Jet lag and shifting sleep schedules can take a toll on the human body. But scientists may have found a way to adjust the circadian rhythm, more commonly known as the biological clock, and “reset” it so that recovery goes faster – at least, in mice.
The solution appears to be thin air. Researchers led by Dr. Gad Asher, a clinician and assistant professor at the Weizmann Institute of Science in Rehovot, Israel, discovered that dips in oxygen levels for a brief period helped mice adjust more quickly than when they received steady levels of oxygen, Live Science reports.
The idea of fluctuating oxygen levels may sound dangerous, but the mice were only exposed to small changes that were not harmful. The researchers mimicked the amount of oxygen commonly present in airplanes.
The study aimed to take a closer look at the body’s circadian rhythm, which is found in the brains of almost all mammals. This biological clock somehow affects every cell in the body, but scientists have been puzzled as to how this communication happens.
The researchers observed that oxygen levels in mice appeared to change regularly, and deduced that this might be the missing factor.
Upon experimenting, they found that oxygen levels in mice cells rose at night when they were active, and dropped when they were at rest during the day.
In a lab where cells were cultivated in dishes, the team changed oxygen levels by 3% and found that they could “reset” the circadian clocks on the cells.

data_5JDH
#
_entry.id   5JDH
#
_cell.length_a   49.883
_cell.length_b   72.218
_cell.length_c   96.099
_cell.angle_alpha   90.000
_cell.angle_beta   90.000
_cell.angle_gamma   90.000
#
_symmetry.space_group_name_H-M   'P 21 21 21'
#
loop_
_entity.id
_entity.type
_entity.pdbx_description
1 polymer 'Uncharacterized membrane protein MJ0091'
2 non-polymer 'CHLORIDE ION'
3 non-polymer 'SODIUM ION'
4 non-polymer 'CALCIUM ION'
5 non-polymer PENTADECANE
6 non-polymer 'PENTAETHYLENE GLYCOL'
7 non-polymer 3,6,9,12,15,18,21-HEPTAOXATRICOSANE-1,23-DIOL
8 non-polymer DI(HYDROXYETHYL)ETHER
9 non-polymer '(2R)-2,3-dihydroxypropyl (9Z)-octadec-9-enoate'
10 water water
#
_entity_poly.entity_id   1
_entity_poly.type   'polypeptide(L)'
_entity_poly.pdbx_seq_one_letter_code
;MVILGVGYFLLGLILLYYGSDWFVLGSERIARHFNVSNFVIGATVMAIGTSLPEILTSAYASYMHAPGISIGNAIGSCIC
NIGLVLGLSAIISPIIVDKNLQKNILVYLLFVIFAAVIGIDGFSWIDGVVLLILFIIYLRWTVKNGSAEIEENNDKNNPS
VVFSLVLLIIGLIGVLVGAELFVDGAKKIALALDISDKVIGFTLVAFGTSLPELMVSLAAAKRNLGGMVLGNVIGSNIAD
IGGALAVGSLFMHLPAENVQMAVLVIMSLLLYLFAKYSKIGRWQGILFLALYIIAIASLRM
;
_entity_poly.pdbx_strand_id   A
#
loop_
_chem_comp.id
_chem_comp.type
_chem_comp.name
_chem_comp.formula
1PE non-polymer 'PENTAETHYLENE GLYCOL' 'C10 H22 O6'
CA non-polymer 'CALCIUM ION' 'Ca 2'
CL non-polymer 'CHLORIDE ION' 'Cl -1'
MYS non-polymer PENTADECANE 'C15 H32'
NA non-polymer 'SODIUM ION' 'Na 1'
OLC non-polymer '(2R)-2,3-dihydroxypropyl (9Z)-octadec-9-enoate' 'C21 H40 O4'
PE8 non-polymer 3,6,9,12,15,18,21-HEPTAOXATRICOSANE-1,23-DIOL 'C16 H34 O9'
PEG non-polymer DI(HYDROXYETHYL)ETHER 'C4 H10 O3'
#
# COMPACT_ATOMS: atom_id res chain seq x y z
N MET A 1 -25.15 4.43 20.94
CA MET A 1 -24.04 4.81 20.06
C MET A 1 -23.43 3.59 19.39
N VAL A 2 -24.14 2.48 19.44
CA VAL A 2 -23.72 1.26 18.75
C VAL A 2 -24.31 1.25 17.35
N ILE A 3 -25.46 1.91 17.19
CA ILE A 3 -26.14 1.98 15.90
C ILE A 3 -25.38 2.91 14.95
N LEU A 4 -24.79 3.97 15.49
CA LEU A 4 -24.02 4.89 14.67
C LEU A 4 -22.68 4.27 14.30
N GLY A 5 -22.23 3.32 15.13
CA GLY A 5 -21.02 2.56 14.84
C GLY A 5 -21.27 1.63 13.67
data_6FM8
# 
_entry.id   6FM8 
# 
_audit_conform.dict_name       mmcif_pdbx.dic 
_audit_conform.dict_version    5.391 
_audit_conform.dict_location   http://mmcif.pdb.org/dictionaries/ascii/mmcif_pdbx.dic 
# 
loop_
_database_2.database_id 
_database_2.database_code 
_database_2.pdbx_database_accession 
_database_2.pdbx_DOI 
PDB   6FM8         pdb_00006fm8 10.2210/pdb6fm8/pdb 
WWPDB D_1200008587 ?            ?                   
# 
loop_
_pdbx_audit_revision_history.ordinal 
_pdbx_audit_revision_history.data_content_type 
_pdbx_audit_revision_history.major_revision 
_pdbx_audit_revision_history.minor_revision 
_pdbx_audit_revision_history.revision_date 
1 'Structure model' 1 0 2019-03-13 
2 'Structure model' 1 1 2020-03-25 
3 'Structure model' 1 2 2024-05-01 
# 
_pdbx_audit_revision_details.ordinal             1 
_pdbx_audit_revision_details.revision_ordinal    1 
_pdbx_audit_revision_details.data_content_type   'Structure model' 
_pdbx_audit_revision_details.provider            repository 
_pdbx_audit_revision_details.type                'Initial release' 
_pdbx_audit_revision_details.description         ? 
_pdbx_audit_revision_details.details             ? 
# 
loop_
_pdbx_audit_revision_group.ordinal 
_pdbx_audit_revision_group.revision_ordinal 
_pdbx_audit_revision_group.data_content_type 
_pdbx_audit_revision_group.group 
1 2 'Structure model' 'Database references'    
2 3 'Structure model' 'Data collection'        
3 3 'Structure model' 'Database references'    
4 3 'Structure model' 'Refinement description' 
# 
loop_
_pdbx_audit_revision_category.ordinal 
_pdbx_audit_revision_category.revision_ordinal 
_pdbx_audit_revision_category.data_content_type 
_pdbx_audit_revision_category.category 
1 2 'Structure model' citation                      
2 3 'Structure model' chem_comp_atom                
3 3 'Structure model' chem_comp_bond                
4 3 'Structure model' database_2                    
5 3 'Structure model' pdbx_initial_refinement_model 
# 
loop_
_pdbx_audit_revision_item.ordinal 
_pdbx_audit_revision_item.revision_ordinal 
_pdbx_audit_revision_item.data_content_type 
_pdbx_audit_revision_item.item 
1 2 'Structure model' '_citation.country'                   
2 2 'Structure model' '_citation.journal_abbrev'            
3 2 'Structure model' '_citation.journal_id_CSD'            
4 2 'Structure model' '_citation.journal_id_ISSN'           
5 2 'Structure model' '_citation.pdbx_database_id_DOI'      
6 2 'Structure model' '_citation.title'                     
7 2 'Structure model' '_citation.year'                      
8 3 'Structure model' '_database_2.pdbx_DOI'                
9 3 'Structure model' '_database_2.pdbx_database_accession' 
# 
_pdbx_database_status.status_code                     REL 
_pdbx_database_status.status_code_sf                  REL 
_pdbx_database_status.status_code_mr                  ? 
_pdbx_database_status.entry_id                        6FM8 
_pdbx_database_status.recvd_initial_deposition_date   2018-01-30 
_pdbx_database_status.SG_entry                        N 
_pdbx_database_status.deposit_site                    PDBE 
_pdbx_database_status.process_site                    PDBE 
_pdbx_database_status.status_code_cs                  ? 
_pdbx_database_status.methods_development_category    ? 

They then exposed the mice to two conditions: stable oxygen levels at 21%, which is the same volume humans breathe at sea level, and oxygen levels starting at 21% that decreased to 16% for 12 hours, then went back up to 21%.
The mice showed no initial response to the changing oxygen levels. But when the researchers tried giving them jet lag by exposing the mice to daylight six hours ahead, they saw the effects. Upon experiencing lower oxygen levels, the jet-lagged mice were able to adjust to new sleeping, eating and physical activity schedules, compared to the mice that breathed in steady oxygen levels.
It’s not clear if the results apply to humans, as well, but the study can help in aviation practices. The researchers hope to study if higher oxygen levels can also shift an animal’s biological clock.
The study was published in Cell Metabolism.